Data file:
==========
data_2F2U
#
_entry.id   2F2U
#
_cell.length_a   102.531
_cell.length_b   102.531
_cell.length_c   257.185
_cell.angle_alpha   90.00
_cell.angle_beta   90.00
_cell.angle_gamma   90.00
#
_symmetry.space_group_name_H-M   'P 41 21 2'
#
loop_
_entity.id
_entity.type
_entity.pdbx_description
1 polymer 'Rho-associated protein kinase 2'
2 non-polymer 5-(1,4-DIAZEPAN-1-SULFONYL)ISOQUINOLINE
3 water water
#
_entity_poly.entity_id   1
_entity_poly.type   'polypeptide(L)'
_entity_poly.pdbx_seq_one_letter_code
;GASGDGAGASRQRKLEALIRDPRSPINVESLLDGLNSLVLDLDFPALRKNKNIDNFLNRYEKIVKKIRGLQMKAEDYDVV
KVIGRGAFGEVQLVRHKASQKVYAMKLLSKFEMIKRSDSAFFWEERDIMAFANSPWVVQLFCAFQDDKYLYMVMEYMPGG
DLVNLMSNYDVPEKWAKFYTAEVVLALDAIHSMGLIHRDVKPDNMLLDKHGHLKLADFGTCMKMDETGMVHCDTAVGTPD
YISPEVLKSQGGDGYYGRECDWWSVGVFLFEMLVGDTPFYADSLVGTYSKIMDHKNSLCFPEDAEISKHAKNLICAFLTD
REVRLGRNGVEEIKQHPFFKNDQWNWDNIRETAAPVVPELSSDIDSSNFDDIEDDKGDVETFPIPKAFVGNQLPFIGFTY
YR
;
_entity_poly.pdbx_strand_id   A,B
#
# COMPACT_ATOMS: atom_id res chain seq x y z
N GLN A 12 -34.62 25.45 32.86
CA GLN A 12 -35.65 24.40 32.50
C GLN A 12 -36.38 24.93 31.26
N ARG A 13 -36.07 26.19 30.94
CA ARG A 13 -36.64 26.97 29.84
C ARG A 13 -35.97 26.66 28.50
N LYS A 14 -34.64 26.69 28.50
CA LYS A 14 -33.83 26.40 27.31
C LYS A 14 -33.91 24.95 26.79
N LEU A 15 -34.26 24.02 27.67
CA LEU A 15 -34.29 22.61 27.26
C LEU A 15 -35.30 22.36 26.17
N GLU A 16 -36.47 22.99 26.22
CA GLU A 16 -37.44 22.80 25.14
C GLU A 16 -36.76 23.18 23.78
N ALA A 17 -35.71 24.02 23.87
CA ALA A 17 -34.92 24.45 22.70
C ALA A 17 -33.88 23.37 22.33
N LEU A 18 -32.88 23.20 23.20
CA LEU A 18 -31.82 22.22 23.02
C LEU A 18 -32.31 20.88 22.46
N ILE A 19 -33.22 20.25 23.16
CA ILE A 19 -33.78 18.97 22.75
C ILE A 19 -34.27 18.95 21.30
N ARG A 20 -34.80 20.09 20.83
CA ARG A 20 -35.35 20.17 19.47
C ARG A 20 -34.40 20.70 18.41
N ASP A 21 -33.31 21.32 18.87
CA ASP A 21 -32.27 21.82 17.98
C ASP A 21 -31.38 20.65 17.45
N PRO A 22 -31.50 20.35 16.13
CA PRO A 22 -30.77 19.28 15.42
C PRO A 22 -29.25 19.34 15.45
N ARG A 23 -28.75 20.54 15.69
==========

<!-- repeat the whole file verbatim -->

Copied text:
data_2F2U
#
_entry.id   2F2U
#
_cell.length_a   102.531
_cell.length_b   102.531
_cell.length_c   257.185
_cell.angle_alpha   90.00
_cell.angle_beta   90.00
_cell.angle_gamma   90.00
#
_symmetry.space_group_name_H-M   'P 41 21 2'
#
loop_
_entity.id
_entity.type
_entity.pdbx_description
1 polymer 'Rho-associated protein kinase 2'
2 non-polymer 5-(1,4-DIAZEPAN-1-SULFONYL)ISOQUINOLINE
3 water water
#
_entity_poly.entity_id   1
_entity_poly.type   'polypeptide(L)'
_entity_poly.pdbx_seq_one_letter_code
;GASGDGAGASRQRKLEALIRDPRSPINVESLLDGLNSLVLDLDFPALRKNKNIDNFLNRYEKIVKKIRGLQMKAEDYDVV
KVIGRGAFGEVQLVRHKASQKVYAMKLLSKFEMIKRSDSAFFWEERDIMAFANSPWVVQLFCAFQDDKYLYMVMEYMPGG
DLVNLMSNYDVPEKWAKFYTAEVVLALDAIHSMGLIHRDVKPDNMLLDKHGHLKLADFGTCMKMDETGMVHCDTAVGTPD
YISPEVLKSQGGDGYYGRECDWWSVGVFLFEMLVGDTPFYADSLVGTYSKIMDHKNSLCFPEDAEISKHAKNLICAFLTD
REVRLGRNGVEEIKQHPFFKNDQWNWDNIRETAAPVVPELSSDIDSSNFDDIEDDKGDVETFPIPKAFVGNQLPFIGFTY
YR
;
_entity_poly.pdbx_strand_id   A,B
#
# COMPACT_ATOMS: atom_id res chain seq x y z
N GLN A 12 -34.62 25.45 32.86
CA GLN A 12 -35.65 24.40 32.50
C GLN A 12 -36.38 24.93 31.26
N ARG A 13 -36.07 26.19 30.94
CA ARG A 13 -36.64 26.97 29.84
C ARG A 13 -35.97 26.66 28.50
N LYS A 14 -34.64 26.69 28.50
CA LYS A 14 -33.83 26.40 27.31
C LYS A 14 -33.91 24.95 26.79
N LEU A 15 -34.26 24.02 27.67
CA LEU A 15 -34.29 22.61 27.26
C LEU A 15 -35.30 22.36 26.17
N GLU A 16 -36.47 22.99 26.22
CA GLU A 16 -37.44 22.80 25.14
C GLU A 16 -36.76 23.18 23.78
N ALA A 17 -35.71 24.02 23.87
CA ALA A 17 -34.92 24.45 22.70
C ALA A 17 -33.88 23.37 22.33
N LEU A 18 -32.88 23.20 23.20
CA LEU A 18 -31.82 22.22 23.02
C LEU A 18 -32.31 20.88 22.46
N ILE A 19 -33.22 20.25 23.16
CA ILE A 19 -33.78 18.97 22.75
C ILE A 19 -34.27 18.95 21.30
N ARG A 20 -34.80 20.09 20.83
CA ARG A 20 -35.35 20.17 19.47
C ARG A 20 -34.40 20.70 18.41
N ASP A 21 -33.31 21.32 18.87
CA ASP A 21 -32.27 21.82 17.98
C ASP A 21 -31.38 20.65 17.45
N PRO A 22 -31.50 20.35 16.13
CA PRO A 22 -30.77 19.28 15.42
C PRO A 22 -29.25 19.34 15.45
N ARG A 23 -28.75 20.54 15.69